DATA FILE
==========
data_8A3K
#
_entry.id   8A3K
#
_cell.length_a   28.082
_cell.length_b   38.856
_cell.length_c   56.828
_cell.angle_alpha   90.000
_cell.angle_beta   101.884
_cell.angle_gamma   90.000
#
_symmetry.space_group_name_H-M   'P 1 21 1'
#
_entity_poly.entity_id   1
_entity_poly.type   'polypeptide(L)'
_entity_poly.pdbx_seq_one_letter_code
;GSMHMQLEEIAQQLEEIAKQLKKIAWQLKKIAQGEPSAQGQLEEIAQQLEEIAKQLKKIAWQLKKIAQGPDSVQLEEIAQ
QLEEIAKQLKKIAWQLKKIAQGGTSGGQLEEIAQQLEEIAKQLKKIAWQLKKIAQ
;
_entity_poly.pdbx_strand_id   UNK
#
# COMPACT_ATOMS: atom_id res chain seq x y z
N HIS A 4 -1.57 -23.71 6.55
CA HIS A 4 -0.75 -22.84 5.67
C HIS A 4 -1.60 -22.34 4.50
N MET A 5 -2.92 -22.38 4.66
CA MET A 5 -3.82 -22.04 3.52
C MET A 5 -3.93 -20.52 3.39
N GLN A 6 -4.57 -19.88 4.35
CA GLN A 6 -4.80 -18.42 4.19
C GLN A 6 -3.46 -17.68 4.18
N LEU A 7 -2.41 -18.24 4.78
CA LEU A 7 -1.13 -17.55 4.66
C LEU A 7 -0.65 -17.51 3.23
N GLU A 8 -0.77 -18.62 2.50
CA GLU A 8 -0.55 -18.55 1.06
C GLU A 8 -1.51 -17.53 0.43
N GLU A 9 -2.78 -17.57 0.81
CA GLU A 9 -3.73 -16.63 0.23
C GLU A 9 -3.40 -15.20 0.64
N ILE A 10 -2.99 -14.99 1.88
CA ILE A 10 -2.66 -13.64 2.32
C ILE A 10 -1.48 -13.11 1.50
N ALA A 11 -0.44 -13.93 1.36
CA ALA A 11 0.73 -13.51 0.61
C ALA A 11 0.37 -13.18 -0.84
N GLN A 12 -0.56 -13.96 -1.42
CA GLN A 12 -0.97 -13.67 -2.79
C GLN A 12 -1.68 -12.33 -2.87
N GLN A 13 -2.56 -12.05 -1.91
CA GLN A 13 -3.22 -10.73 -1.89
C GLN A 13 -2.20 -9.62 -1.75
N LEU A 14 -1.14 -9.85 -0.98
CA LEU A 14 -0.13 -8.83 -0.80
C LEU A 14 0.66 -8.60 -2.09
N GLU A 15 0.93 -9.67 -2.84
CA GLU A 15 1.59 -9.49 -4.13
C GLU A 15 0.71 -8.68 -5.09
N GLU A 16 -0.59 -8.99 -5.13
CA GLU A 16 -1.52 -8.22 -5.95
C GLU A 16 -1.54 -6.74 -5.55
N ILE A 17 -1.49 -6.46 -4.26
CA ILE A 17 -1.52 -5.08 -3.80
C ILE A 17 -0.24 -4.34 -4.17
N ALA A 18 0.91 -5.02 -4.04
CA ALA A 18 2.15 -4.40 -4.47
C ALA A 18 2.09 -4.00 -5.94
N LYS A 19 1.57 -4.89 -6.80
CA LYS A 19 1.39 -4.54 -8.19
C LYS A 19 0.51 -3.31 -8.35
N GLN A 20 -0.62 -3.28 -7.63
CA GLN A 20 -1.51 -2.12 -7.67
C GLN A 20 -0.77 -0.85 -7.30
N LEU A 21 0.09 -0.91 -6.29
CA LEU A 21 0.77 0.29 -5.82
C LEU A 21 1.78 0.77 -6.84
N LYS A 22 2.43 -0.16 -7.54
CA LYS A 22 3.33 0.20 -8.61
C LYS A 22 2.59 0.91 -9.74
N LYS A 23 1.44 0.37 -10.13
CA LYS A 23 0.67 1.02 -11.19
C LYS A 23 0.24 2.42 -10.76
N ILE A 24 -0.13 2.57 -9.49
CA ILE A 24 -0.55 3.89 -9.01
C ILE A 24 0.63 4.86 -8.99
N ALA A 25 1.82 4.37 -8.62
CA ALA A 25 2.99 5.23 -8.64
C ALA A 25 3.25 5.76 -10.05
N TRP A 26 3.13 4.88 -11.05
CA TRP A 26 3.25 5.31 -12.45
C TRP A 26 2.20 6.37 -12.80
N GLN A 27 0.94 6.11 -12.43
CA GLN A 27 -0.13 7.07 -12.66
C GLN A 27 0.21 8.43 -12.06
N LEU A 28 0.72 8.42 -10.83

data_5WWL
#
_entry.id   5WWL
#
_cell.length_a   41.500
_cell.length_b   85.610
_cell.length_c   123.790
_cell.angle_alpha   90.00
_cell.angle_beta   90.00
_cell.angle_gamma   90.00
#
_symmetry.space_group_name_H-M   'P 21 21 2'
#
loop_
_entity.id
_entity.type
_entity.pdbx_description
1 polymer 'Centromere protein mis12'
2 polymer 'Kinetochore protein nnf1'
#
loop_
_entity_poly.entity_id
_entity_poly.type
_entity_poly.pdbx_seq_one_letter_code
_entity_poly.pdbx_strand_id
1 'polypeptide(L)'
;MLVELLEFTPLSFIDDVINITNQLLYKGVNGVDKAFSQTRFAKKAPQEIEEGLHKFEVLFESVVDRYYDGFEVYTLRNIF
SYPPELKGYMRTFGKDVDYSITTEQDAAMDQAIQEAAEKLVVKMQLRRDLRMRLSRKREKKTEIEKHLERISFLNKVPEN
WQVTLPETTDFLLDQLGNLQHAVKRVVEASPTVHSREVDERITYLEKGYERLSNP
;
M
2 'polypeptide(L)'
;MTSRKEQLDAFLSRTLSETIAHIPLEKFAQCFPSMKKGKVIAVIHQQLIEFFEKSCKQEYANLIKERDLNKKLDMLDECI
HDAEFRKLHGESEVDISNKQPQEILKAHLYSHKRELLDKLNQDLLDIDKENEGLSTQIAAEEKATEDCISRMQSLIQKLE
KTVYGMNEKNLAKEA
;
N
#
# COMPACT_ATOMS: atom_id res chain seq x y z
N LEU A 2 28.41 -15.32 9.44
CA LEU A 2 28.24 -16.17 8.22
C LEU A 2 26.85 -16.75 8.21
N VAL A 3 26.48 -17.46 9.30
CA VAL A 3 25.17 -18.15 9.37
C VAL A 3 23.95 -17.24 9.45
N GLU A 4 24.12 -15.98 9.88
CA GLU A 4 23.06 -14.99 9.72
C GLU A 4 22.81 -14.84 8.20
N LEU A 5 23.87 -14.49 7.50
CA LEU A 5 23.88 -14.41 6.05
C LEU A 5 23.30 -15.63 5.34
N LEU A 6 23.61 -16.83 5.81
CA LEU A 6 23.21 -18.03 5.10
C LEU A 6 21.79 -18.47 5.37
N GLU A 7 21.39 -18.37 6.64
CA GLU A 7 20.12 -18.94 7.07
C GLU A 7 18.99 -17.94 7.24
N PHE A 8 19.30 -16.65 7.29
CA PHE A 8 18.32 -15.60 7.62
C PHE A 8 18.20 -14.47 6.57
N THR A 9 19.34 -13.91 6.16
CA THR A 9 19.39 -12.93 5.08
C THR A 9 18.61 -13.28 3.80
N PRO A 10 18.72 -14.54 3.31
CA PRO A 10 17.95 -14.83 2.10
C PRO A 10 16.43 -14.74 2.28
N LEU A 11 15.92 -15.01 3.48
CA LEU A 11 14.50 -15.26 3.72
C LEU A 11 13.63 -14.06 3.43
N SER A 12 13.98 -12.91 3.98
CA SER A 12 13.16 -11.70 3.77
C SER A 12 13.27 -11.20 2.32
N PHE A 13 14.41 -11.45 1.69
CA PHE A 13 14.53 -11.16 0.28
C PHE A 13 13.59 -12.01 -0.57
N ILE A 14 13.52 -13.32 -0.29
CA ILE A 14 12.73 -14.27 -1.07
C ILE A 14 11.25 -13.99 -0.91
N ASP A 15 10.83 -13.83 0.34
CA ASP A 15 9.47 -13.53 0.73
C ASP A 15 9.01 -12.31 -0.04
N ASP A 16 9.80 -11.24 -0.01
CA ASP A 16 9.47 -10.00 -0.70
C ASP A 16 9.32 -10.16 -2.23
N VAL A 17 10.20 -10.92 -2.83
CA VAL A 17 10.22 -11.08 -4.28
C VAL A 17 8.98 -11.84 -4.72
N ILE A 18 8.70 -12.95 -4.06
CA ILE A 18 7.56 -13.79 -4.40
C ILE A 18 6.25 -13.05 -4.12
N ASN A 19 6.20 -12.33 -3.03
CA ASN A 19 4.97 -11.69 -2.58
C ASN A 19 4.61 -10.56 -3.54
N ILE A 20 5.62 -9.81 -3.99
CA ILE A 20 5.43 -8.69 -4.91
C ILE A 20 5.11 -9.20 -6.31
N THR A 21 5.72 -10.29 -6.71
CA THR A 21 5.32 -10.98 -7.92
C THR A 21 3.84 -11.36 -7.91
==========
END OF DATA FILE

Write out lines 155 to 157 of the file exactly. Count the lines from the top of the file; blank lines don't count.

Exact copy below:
C PHE A 8 18.20 -14.47 6.57
N THR A 9 19.34 -13.91 6.16
CA THR A 9 19.39 -12.93 5.08